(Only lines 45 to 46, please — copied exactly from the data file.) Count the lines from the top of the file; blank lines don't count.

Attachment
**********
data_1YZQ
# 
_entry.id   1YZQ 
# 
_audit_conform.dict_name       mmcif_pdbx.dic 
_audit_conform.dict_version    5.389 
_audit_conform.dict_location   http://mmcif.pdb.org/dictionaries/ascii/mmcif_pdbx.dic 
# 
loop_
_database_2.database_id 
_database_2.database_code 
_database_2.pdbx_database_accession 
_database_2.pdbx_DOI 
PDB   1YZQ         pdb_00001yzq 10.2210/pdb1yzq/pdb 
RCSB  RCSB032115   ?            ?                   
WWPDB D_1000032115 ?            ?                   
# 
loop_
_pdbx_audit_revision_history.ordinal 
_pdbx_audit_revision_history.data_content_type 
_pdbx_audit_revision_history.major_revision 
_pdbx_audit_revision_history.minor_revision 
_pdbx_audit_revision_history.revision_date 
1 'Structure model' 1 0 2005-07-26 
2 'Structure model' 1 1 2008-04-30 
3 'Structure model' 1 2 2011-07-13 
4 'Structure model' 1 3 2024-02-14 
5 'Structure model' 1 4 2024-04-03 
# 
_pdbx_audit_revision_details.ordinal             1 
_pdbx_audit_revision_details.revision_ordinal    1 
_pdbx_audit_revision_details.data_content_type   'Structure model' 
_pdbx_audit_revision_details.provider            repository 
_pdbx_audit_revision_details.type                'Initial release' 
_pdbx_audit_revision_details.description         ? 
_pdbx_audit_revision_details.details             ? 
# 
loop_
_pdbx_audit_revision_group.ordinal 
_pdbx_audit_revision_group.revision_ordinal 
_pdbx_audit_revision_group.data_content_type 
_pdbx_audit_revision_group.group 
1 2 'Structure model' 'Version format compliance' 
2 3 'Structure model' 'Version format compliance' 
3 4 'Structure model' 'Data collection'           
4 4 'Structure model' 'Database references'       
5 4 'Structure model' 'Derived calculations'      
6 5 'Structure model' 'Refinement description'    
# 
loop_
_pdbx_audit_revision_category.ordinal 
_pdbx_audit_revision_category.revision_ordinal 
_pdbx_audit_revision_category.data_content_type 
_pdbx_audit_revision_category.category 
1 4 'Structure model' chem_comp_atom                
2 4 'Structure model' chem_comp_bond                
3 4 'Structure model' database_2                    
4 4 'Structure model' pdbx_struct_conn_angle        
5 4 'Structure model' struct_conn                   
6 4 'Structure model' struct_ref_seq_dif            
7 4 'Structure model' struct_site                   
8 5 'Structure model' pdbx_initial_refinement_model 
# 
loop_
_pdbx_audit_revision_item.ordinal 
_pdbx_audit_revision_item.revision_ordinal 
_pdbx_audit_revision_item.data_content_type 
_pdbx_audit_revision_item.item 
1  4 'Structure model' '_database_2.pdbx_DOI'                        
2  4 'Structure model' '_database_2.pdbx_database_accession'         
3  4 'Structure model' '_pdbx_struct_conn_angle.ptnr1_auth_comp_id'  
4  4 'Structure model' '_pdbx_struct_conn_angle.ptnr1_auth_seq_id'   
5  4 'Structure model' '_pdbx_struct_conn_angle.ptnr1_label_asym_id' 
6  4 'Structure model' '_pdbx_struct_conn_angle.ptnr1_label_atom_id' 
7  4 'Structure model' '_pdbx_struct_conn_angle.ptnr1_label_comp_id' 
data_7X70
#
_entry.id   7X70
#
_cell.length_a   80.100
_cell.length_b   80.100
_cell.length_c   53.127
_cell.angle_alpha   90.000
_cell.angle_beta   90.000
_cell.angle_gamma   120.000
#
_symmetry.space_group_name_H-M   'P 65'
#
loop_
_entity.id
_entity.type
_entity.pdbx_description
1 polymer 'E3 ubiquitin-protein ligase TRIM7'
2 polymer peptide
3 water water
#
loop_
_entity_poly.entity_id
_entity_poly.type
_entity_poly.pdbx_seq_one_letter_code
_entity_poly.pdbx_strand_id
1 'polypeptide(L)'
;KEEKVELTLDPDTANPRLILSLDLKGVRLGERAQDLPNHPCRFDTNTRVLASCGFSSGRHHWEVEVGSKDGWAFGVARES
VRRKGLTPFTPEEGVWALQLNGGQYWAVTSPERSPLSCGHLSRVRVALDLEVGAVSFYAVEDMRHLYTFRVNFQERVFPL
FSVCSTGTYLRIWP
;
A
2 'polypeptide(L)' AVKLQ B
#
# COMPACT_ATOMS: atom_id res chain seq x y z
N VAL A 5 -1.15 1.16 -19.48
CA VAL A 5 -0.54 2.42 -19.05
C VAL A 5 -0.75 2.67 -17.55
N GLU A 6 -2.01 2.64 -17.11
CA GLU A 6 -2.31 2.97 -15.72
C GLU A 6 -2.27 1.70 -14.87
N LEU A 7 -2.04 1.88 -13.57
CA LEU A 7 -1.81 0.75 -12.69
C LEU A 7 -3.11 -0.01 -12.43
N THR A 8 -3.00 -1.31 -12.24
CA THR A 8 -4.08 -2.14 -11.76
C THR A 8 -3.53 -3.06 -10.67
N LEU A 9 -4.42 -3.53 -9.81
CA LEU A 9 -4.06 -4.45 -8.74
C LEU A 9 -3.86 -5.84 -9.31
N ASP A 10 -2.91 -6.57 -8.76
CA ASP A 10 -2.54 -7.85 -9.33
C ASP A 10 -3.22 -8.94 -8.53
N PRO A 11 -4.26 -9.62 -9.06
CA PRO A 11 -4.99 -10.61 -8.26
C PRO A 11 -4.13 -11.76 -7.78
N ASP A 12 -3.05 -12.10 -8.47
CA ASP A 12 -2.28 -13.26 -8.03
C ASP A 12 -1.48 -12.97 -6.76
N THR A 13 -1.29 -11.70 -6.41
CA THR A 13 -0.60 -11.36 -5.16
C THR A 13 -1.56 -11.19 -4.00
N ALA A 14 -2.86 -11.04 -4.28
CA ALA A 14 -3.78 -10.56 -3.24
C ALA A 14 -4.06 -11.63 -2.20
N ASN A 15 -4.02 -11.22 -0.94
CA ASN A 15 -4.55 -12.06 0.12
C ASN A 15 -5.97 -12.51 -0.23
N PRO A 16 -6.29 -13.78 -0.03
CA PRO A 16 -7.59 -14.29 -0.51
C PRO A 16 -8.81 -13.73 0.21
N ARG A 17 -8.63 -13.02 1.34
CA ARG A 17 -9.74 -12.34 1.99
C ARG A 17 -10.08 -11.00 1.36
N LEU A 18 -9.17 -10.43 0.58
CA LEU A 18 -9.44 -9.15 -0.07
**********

3 4 'Structure model' 'Data collection'           
4 4 'Structure model' 'Database references'       